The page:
The above headline comes from a March 16, 2007 article on WebMD. The article is based on a study done at the Hypertension centre at the University of Chicago Medical centre and published in the March 2, 2007 issue of the Journal of Human Hypertension.
In this study, 50 patients with hypertension were divided into two groups of 25 each. One group of 25 received a specific light force chiropractic adjustment (administered by a chiropractor) to the Atlas vertebrae (uppermost bone in the neck). The other group of 25 received a similar procedure but with no adjustment being given. Researchers called this procedure the “sham adjustment”. Since the type of adjustment given was very light force, the patients involved in this study did not know if they were receiving the real or sham adjustments.
The results were surprising to even the medical researchers conducting the study. After 8 weeks of care the 25 people in the group receiving the real chiropractic adjustments all showed a significant reduction in blood pressure compared to the group that received the sham adjustment. Those patients who got the real adjustment showed an average of 14 mm Hg greater drop in systolic blood pressure (the top number in a blood pressure count), and an average of 8 mm Hg greater drop in diastolic blood pressure (the bottom blood pressure number) over those who got the fake or sham adjustment.
In his interview with WebMD, study leader George Bakris, MD commented, “This procedure has the effect of not one, but two blood-pressure medications given in combination. And it seems to be adverse-event free. We saw no side effects and no problems.”
When they first analyzed the data, Dr. Bakris and his statistician had trouble believing the data. He noted, “When the statistician brought me the data, I actually didn’t believe it. It was way too good to be true. The statistician said, ‘I don’t even believe it.’ But we checked for everything, and there it was.”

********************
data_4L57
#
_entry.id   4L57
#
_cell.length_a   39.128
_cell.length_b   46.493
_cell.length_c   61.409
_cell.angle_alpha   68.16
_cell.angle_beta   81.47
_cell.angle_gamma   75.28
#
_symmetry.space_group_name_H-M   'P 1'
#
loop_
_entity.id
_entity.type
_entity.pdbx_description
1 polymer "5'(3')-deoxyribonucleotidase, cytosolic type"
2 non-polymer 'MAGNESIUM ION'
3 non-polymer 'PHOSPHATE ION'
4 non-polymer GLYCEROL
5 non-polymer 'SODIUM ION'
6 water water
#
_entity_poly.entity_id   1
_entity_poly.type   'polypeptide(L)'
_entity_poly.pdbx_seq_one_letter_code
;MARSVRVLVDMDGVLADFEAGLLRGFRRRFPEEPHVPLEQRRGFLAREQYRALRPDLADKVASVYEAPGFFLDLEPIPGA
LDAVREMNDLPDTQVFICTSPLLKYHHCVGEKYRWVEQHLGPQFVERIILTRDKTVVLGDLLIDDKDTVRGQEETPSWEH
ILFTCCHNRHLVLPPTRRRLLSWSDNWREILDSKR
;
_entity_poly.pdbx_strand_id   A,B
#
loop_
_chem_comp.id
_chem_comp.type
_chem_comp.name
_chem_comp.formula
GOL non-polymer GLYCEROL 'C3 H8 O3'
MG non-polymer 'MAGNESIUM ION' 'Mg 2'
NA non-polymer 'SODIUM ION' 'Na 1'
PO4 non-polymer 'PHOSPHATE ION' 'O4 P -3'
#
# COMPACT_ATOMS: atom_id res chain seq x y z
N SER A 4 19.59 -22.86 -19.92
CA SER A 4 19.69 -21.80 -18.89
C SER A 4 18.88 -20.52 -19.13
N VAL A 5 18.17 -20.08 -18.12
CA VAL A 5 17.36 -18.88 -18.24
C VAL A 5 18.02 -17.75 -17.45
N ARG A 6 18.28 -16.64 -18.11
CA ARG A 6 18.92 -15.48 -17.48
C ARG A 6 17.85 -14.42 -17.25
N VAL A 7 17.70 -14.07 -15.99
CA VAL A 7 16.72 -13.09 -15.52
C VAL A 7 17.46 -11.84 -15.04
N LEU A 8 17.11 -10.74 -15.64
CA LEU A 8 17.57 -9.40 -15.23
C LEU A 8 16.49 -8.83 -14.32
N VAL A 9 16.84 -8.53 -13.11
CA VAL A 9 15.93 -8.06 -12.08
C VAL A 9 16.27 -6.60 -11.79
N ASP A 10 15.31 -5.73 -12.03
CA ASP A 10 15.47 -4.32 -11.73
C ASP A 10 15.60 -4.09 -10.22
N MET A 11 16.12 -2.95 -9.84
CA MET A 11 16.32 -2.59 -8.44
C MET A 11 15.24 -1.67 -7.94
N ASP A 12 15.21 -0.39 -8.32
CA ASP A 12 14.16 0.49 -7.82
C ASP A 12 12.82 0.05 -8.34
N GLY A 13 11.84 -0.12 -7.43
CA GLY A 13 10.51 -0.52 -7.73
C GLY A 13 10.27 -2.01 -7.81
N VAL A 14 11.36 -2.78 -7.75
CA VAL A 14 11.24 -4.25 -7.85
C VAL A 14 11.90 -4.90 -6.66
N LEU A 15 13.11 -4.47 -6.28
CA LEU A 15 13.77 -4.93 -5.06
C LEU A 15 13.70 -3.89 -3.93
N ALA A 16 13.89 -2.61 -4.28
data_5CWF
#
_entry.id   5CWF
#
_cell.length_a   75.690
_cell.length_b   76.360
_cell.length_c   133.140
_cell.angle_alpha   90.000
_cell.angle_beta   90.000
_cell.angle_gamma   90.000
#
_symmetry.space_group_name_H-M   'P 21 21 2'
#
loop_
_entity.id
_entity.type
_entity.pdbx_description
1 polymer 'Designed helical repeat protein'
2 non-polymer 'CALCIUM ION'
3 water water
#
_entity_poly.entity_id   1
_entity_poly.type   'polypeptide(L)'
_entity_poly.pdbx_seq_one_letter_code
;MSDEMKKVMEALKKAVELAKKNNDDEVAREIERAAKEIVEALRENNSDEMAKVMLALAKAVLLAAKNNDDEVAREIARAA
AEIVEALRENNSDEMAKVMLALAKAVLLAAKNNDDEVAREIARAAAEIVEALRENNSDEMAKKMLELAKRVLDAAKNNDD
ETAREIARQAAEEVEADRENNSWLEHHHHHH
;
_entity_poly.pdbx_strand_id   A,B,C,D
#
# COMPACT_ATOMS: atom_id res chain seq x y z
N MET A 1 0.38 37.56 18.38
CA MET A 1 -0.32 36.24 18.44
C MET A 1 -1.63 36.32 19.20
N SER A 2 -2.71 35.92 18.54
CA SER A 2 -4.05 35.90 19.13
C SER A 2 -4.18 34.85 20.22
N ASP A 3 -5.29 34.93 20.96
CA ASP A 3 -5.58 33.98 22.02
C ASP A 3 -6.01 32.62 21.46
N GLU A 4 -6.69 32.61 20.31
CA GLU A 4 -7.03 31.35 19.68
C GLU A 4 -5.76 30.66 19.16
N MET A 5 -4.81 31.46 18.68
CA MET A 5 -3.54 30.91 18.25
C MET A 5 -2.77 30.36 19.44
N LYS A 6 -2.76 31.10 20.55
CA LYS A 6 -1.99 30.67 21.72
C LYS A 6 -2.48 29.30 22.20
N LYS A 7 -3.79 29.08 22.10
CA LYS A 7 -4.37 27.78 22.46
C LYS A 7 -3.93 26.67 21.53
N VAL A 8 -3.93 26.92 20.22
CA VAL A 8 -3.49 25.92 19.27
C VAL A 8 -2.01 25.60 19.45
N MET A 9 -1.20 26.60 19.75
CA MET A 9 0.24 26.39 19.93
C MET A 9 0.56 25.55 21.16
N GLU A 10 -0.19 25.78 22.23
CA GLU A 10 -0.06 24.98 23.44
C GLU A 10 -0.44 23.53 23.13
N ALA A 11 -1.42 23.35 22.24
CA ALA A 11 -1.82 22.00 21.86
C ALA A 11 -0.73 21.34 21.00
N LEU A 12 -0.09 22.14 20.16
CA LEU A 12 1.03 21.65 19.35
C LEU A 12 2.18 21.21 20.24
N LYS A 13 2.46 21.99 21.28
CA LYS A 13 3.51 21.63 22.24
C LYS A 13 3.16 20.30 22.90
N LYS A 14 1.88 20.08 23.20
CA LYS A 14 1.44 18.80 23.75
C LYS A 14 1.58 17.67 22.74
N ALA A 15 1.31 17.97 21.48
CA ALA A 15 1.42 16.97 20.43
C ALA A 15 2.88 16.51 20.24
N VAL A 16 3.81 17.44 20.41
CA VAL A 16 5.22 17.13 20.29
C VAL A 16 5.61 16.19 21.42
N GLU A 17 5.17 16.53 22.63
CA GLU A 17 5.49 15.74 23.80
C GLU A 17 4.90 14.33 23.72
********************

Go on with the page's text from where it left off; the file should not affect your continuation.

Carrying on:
X-rays were used to confirm that the chiropractic adjustments actually changed the position of the Atlas vertebrae. Dr. Marshall Dickholtz was the chiropractor who performed the specific adjustments and commented in WebMD, “At the base of the brain are two centres that control all the muscles of the body. If you pinch the base of the brain — if the Atlas gets locked in a position as little as a half a millimeter out of line — it doesn’t cause any pain but it upsets these centres.”
Even with the overwhelming results, the authors of the study were cautious in their conclusions and posed several questions. They commented, “The mechanism as to why this improvement in blood pressure occurs is unknown and cannot be determined by this study”. They continued, “The data presented, however, raise a number of important questions including: a) How does misalignment of C1 affect hypertension?; and b) If there is a cause and effect relationship between C1 misalignment and hypertension, is malposition of C1 an additional risk factor for the development of hypertension?”